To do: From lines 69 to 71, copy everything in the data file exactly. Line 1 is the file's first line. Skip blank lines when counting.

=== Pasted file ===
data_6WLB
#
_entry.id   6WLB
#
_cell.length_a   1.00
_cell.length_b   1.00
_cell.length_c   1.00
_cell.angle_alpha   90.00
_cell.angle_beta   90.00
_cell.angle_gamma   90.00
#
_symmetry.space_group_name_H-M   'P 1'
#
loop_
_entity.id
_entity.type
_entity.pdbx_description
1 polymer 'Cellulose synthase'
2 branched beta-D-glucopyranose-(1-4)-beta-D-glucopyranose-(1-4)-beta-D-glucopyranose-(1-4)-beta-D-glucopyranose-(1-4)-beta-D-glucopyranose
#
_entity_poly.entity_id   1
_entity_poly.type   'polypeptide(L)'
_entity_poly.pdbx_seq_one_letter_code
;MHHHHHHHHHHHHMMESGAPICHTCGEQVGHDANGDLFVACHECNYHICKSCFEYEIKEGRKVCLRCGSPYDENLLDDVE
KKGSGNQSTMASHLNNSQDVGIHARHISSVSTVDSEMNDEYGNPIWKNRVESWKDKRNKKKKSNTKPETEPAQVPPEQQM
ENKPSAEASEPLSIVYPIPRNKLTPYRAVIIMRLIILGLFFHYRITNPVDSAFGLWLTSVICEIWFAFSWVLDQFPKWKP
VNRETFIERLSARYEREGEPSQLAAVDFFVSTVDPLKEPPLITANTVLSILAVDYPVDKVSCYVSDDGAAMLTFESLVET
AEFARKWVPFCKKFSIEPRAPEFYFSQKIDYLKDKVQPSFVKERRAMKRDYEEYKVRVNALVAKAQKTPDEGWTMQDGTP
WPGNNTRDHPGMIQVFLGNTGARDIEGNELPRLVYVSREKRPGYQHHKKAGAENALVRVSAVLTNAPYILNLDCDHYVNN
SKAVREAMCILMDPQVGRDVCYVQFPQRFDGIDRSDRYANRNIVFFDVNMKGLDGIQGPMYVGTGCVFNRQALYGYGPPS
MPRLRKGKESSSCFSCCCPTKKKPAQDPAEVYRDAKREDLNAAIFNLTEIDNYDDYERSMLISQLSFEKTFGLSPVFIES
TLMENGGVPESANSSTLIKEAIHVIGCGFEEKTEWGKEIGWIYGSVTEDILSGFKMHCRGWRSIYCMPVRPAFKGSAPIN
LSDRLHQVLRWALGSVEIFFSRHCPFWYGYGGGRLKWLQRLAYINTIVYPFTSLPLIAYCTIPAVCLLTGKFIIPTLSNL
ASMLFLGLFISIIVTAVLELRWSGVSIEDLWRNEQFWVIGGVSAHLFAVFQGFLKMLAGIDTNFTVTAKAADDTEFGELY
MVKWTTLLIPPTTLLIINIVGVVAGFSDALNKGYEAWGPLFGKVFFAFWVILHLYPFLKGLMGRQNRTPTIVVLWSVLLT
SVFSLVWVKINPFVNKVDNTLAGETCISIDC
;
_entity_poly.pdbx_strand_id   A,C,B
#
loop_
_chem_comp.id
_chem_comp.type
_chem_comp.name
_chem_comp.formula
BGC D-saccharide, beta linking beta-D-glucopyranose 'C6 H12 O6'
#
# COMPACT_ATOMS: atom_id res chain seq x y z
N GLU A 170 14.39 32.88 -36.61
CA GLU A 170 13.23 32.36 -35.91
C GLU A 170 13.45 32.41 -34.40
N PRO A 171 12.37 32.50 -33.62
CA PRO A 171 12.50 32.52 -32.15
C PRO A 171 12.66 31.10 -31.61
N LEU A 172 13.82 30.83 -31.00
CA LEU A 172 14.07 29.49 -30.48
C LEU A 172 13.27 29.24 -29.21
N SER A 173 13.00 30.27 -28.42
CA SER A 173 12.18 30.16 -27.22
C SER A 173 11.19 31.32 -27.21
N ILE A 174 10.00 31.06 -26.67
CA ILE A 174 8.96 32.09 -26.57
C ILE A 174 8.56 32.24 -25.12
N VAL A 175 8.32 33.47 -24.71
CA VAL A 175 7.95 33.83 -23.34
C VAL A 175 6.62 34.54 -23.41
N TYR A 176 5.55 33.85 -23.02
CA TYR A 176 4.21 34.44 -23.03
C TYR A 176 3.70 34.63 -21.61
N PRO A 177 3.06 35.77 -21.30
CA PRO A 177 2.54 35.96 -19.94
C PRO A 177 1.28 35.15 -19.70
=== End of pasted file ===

N PRO A 177 3.06 35.77 -21.30
CA PRO A 177 2.54 35.96 -19.94
C PRO A 177 1.28 35.15 -19.70